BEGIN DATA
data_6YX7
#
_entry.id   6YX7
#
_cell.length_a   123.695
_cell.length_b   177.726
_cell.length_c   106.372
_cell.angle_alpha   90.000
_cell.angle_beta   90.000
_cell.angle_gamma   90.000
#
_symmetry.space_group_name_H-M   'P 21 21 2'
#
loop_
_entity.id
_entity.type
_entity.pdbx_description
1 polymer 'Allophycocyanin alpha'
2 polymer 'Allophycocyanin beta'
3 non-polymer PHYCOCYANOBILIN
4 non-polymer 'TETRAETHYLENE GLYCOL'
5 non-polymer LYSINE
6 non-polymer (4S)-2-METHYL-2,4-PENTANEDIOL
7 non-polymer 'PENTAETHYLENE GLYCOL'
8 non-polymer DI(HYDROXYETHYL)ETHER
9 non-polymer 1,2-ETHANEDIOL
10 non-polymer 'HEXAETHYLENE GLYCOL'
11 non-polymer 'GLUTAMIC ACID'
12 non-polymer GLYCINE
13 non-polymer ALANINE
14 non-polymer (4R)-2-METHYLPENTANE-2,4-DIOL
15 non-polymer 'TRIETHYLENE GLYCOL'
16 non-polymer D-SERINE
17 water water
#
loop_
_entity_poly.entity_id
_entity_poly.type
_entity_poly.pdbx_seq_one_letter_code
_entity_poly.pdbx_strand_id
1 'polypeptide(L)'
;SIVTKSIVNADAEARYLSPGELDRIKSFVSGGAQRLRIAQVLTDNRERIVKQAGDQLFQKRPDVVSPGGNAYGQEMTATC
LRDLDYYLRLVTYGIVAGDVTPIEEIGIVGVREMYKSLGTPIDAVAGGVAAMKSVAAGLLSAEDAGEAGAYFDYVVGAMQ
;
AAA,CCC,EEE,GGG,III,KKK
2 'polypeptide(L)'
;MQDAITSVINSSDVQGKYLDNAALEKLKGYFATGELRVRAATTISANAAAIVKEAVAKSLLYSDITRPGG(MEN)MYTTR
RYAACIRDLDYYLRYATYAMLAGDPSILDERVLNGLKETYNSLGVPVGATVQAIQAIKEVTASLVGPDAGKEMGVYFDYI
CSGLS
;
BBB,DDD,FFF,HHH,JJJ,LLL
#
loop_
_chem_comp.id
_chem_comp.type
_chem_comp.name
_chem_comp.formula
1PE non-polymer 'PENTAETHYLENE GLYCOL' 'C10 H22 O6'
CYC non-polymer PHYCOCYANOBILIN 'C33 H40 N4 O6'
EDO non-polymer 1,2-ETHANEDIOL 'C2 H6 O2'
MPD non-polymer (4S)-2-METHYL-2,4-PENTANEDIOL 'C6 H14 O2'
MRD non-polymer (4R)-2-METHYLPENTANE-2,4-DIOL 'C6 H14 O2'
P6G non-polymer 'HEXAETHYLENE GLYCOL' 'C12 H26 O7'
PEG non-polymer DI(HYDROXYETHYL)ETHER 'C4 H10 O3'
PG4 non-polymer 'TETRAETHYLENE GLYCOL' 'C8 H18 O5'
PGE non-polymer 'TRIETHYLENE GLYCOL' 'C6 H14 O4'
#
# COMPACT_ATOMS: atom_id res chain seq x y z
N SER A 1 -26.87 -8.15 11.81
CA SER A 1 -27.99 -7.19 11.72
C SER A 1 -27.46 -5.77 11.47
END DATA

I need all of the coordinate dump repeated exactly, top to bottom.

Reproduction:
data_6YX7
#
_entry.id   6YX7
#
_cell.length_a   123.695
_cell.length_b   177.726
_cell.length_c   106.372
_cell.angle_alpha   90.000
_cell.angle_beta   90.000
_cell.angle_gamma   90.000
#
_symmetry.space_group_name_H-M   'P 21 21 2'
#
loop_
_entity.id
_entity.type
_entity.pdbx_description
1 polymer 'Allophycocyanin alpha'
2 polymer 'Allophycocyanin beta'
3 non-polymer PHYCOCYANOBILIN
4 non-polymer 'TETRAETHYLENE GLYCOL'
5 non-polymer LYSINE
6 non-polymer (4S)-2-METHYL-2,4-PENTANEDIOL
7 non-polymer 'PENTAETHYLENE GLYCOL'
8 non-polymer DI(HYDROXYETHYL)ETHER
9 non-polymer 1,2-ETHANEDIOL
10 non-polymer 'HEXAETHYLENE GLYCOL'
11 non-polymer 'GLUTAMIC ACID'
12 non-polymer GLYCINE
13 non-polymer ALANINE
14 non-polymer (4R)-2-METHYLPENTANE-2,4-DIOL
15 non-polymer 'TRIETHYLENE GLYCOL'
16 non-polymer D-SERINE
17 water water
#
loop_
_entity_poly.entity_id
_entity_poly.type
_entity_poly.pdbx_seq_one_letter_code
_entity_poly.pdbx_strand_id
1 'polypeptide(L)'
;SIVTKSIVNADAEARYLSPGELDRIKSFVSGGAQRLRIAQVLTDNRERIVKQAGDQLFQKRPDVVSPGGNAYGQEMTATC
LRDLDYYLRLVTYGIVAGDVTPIEEIGIVGVREMYKSLGTPIDAVAGGVAAMKSVAAGLLSAEDAGEAGAYFDYVVGAMQ
;
AAA,CCC,EEE,GGG,III,KKK
2 'polypeptide(L)'
;MQDAITSVINSSDVQGKYLDNAALEKLKGYFATGELRVRAATTISANAAAIVKEAVAKSLLYSDITRPGG(MEN)MYTTR
RYAACIRDLDYYLRYATYAMLAGDPSILDERVLNGLKETYNSLGVPVGATVQAIQAIKEVTASLVGPDAGKEMGVYFDYI
CSGLS
;
BBB,DDD,FFF,HHH,JJJ,LLL
#
loop_
_chem_comp.id
_chem_comp.type
_chem_comp.name
_chem_comp.formula
1PE non-polymer 'PENTAETHYLENE GLYCOL' 'C10 H22 O6'
CYC non-polymer PHYCOCYANOBILIN 'C33 H40 N4 O6'
EDO non-polymer 1,2-ETHANEDIOL 'C2 H6 O2'
MPD non-polymer (4S)-2-METHYL-2,4-PENTANEDIOL 'C6 H14 O2'
MRD non-polymer (4R)-2-METHYLPENTANE-2,4-DIOL 'C6 H14 O2'
P6G non-polymer 'HEXAETHYLENE GLYCOL' 'C12 H26 O7'
PEG non-polymer DI(HYDROXYETHYL)ETHER 'C4 H10 O3'
PG4 non-polymer 'TETRAETHYLENE GLYCOL' 'C8 H18 O5'
PGE non-polymer 'TRIETHYLENE GLYCOL' 'C6 H14 O4'
#
# COMPACT_ATOMS: atom_id res chain seq x y z
N SER A 1 -26.87 -8.15 11.81
CA SER A 1 -27.99 -7.19 11.72
C SER A 1 -27.46 -5.77 11.47